• "Half the Man" was released as the album's third overall single on 7 November 1994. The track peaked at #15 on the UK Singles Chart. The song was featured on the soundtrack of cult British surf movie Blue Juice. The song gained recognition for its popular B-side, "Space Clav", which has never been included on any other Jamiroquai release. With the exception of its inclusion on both regular and deluxe Japanese pressings, it is one of nine singles that does not appear on the group's greatest hits album.
  • "Light Years" was released as the album's fourth overall single on 2 May 1995. The song only peaked at #36 on the UK Singles Chart due to little promotion of its release. In the United States, the song peaked at #6 on the U.S. Dance Chart. The American version of the single features three mixes of the song by David Morales. The American album release features a live version of "Light Years", performed in Merseille in December 1994, as a bonus track. Two main versions of the song exist - a radio edit, running at 3:59, and an album version, which lasts for 5:53.
  • "Stillness in Time" was released as the album's fifth overall single on 19 June 1995. The track peaked at #9 on the UK Singles Chart, making it the group's highest charting release to that date. The song was covered by Calvin Harris on the Radio 1 Established 1967 collection, which was released in 2007. Three versions of the track exist: a Radio Edit, which runs at 3:43, the Album Version, which runs at 4:11, and the Vinyl Version, which runs at 6:13. The music video strikes some similarities to the video for "Light Years", as they both feature Jamiroquai snowboarding down a mountain.
  • "Morning Glory" was originally intended to be released as the album's sixth single, but the release was cancelled for unknown reasons. The only trace of the cancelled release lies in the promo release of the single. The release itself is the holy grail of Jamiroquai releases for many fans, since two more tracks aside from the album version appear on the promo - "Morning Glory" (Edit), "Morning Glory" (Instrumental) and "Stillness in Time" (Edit). No music video was filmed to accompany the release.[6]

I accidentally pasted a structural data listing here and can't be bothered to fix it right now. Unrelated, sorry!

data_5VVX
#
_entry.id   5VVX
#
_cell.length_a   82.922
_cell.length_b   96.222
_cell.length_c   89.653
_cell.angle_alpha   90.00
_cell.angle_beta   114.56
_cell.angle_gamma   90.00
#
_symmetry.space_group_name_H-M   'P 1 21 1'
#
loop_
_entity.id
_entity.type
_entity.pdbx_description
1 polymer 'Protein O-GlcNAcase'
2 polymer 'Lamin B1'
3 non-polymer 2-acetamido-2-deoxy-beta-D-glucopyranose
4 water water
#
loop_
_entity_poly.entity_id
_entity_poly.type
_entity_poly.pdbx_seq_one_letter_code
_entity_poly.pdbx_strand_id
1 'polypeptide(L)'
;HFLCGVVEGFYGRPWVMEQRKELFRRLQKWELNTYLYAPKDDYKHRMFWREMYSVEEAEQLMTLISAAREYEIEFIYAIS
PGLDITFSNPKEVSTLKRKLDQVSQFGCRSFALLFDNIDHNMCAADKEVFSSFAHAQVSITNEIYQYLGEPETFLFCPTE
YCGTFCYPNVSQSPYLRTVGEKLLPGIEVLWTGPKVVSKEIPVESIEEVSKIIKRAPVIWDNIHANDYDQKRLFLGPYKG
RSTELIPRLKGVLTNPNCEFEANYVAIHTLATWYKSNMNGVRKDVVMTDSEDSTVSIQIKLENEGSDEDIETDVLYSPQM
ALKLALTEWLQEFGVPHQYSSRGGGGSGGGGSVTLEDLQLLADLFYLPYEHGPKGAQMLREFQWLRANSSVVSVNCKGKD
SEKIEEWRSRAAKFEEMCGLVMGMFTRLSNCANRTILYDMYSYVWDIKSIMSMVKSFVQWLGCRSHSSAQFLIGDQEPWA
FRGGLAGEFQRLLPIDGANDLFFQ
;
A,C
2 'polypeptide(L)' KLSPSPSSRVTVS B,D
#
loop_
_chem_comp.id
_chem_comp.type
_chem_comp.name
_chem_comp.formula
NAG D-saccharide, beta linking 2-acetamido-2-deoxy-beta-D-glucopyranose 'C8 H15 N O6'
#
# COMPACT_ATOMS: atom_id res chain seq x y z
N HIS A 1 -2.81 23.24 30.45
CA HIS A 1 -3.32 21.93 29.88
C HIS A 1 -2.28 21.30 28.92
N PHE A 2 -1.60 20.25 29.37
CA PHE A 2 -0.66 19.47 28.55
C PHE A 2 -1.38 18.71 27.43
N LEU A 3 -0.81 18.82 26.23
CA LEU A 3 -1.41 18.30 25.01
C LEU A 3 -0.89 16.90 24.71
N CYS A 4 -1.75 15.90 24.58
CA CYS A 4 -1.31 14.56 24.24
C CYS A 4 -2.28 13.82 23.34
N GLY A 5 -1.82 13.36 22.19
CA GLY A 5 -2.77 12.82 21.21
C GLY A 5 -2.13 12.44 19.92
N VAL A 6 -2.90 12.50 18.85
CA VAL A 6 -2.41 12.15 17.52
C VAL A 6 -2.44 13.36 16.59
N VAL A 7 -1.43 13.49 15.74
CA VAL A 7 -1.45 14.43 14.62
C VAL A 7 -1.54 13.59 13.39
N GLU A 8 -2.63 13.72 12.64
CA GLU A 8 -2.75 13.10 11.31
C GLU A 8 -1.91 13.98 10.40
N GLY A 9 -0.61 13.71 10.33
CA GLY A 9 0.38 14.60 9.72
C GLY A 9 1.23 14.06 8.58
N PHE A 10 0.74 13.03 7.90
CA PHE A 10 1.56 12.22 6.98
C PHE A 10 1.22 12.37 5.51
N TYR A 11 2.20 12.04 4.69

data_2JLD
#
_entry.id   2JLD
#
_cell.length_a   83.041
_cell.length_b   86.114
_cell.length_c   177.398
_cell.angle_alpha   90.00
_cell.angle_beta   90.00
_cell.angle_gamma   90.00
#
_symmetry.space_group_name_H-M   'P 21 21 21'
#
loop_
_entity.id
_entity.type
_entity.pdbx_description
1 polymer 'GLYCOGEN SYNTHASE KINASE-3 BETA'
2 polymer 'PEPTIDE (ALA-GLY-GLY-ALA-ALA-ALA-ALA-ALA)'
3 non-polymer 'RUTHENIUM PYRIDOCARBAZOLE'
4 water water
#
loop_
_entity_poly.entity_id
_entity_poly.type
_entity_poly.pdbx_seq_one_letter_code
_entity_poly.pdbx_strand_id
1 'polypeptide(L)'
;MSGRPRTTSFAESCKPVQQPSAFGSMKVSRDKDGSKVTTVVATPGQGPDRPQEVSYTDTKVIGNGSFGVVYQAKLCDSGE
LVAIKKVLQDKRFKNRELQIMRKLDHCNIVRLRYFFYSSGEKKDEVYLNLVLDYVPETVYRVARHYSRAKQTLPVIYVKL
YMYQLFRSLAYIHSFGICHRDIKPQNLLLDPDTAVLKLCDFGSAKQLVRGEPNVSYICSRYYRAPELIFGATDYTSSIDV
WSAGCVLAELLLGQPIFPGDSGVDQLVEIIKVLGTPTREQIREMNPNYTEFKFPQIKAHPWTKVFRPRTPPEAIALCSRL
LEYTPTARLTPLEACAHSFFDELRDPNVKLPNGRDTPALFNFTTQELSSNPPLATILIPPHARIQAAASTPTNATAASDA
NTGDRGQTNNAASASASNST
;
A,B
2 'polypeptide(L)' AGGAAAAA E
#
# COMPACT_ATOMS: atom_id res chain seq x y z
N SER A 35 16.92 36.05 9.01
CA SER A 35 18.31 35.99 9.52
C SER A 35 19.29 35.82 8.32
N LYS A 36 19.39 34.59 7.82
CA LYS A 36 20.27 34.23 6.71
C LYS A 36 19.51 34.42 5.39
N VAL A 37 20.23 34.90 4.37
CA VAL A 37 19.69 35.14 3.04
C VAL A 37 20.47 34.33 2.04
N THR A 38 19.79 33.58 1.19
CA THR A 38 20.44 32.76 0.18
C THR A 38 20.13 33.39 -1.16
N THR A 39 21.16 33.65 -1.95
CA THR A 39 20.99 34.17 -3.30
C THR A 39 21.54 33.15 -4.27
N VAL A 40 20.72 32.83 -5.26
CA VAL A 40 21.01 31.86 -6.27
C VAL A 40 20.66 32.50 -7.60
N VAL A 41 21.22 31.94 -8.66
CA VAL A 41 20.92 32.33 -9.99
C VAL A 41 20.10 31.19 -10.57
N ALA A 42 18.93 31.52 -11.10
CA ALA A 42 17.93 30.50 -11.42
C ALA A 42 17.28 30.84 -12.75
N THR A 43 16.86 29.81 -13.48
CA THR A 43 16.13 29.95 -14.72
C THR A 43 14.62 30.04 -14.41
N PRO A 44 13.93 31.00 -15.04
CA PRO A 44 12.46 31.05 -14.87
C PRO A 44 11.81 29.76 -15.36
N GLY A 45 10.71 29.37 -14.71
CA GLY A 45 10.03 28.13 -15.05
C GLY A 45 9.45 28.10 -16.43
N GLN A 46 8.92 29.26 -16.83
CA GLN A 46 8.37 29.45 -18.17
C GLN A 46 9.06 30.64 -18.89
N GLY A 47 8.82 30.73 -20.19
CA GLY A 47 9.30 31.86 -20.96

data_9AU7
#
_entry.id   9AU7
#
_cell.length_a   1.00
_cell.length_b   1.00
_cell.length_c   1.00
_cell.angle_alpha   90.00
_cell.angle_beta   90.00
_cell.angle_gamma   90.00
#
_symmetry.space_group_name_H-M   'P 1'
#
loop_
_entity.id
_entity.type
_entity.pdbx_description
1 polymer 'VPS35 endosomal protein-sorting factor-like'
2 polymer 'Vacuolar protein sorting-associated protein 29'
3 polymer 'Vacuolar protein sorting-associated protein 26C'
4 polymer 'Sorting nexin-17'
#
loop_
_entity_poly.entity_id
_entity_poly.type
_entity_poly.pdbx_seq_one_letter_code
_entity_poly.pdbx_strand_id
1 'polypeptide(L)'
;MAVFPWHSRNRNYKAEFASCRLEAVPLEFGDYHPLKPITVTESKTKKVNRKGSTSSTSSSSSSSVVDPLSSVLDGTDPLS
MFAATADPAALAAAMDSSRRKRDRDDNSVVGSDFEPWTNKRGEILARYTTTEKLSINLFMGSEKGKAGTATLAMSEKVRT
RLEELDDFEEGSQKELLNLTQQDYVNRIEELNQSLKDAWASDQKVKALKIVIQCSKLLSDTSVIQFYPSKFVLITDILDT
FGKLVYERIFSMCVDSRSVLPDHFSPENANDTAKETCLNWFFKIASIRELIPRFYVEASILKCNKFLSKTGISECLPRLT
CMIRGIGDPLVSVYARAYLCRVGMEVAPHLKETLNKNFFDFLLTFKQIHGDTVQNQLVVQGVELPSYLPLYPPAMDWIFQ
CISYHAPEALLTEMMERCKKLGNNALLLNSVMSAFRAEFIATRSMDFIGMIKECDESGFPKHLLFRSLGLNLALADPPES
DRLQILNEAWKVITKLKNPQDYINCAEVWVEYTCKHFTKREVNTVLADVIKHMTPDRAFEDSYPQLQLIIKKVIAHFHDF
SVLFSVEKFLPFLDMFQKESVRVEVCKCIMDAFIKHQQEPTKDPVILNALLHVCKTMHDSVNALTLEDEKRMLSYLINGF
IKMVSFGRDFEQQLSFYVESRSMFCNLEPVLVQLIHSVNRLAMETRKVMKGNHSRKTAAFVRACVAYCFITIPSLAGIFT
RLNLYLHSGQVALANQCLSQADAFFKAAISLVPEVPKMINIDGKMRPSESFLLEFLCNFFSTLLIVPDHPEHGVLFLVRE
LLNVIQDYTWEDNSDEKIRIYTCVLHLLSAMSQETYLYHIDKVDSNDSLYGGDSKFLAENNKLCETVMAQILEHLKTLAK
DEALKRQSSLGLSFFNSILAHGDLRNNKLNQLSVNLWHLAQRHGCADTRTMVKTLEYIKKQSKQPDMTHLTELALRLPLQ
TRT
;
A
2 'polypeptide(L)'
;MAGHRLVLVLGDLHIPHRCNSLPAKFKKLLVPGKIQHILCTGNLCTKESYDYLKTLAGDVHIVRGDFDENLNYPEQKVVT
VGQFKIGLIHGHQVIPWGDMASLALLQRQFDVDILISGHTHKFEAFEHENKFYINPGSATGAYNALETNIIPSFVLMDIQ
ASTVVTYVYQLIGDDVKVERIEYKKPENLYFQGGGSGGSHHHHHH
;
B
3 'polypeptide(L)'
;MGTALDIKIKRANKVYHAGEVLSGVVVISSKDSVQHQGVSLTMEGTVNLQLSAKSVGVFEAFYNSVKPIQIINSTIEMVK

Track listing[edit]

Standard edition
No. Title Writer(s) Length
1. "Just Another Story"   Jay Kay 8:49
2. "Stillness in Time"   Jay Kay, Toby Smith 4:15
3. "Half the Man"   Jay Kay, Toby Smith 4:48
4. "Light Years"   Jay Kay, Toby Smith 5:53
5. "Manifest Destiny"   Jay Kay, Toby Smith 6:19
6. "The Kids"   Jay Kay, Toby Smith 5:08
7. "Mr. Moon"   Jay Kay, Toby Smith, Stuart Zender 5:28
8. "Scam"   Jay Kay, Stuart Zender 7:00
9. "Journey to Arnhemland"   Jay Kay, Toby Smith, Wallis Buchanan 5:19
10. "Morning Glory"   Jay Kay, Stuart Zender 6:21
11. "Space Cowboy"   Jay Kay, Toby Smith 6:25
Total length:



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  2. ^ a b c Evans, Paul (23 March 1995). "Jamiroquai: The Return of the Space Cowboy". RS 704. Rolling Stone. Archived from the original on 6 May 07.  Check date values in: |archive-date= (help)
  3. ^ a b c Woodard, Josef (10 March 1995). "The Return of the Space Cowboy: Jamiroquai". 
  4. ^ "Jamiroquai – Morning Glory". Retrieved 28 August 2011. 
  5. ^ Q (2/02, p.122) - 3 stars out of 5 - "...An ebullient follow-up to his storming debut..."
  6. ^ "Jamiroquai - Morning Glory (CD) at Discogs". 2012-08-18. Retrieved 2014-05-22. 
  7. ^ "JAMIROQUAI 20TH ANNIVERSARY REISSUES | The Official Sony Music Ireland Site". Retrieved 2014-08-30. 
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  17. ^ "Les Albums (CD) de 1993 par InfoDisc" (PHP) (in French). Retrieved 18 December 2013. 
  18. ^ "French album certifications – Jamiroquai – The Return of the Space Cowboy" (in French). InfoDisc.  Select JAMIROQUAI and click OK
  19. ^ "Les Albums Platine". SNEP. Retrieved 31 August 2011. 
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  22. ^ "British album certifications – Jamiroquai – The Return of the Space Cowboy". British Phonographic Industry. Retrieved 15 September 2013.  Enter The Return of the Space Cowboy in the field Keywords. Select Title in the field Search by. Select album in the field By Format. Select Platinum in the field By Award. Click Search